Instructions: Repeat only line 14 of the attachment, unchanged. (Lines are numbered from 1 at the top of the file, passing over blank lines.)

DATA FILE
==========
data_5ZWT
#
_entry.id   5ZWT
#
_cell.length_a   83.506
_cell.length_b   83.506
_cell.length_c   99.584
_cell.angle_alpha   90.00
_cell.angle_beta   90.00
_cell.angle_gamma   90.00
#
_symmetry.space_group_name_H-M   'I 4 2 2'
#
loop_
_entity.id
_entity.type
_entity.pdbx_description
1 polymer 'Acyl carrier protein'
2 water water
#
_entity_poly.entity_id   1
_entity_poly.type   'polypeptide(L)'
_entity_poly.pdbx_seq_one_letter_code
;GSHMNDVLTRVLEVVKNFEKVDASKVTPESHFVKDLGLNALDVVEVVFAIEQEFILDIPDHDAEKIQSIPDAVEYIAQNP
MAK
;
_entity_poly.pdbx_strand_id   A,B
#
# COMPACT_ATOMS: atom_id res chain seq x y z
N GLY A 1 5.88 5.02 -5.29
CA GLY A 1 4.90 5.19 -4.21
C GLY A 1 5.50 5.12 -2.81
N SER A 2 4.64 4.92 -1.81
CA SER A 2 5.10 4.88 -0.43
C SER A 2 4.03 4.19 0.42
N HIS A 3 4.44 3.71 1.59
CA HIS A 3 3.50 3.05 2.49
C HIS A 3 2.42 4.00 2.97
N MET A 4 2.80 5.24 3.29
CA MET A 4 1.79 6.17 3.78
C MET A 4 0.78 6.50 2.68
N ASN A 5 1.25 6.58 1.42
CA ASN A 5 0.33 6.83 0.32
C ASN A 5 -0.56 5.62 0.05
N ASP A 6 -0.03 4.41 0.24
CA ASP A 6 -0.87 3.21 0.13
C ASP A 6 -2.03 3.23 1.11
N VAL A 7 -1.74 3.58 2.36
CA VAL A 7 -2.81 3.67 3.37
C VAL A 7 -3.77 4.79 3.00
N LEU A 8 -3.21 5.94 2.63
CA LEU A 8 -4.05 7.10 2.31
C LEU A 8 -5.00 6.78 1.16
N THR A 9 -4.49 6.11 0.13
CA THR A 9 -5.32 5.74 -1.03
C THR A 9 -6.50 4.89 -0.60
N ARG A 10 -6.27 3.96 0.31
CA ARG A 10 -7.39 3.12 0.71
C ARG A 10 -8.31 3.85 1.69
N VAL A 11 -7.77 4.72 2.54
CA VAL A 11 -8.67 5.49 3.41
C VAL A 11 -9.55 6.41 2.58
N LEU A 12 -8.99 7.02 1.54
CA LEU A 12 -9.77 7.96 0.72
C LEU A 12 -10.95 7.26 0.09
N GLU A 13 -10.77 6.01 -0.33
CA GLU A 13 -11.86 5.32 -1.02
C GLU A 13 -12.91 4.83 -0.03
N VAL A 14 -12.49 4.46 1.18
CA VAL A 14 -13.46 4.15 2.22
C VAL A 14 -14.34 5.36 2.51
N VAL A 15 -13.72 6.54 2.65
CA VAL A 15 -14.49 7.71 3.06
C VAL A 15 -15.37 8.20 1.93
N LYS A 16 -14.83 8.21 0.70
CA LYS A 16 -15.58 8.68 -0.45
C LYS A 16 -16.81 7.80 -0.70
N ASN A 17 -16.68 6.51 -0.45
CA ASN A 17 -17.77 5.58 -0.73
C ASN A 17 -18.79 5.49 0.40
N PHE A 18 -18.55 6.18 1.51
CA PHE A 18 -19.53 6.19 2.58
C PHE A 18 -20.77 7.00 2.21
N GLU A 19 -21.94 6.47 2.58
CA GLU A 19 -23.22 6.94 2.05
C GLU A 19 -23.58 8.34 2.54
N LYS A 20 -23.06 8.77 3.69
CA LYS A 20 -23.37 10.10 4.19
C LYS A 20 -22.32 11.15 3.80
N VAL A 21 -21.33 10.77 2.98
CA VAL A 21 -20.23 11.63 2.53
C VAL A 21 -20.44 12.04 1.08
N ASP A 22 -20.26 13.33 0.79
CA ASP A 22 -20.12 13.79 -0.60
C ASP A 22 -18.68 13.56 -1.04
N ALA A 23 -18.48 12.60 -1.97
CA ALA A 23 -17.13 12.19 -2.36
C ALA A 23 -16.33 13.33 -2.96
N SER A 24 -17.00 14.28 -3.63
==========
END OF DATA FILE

loop_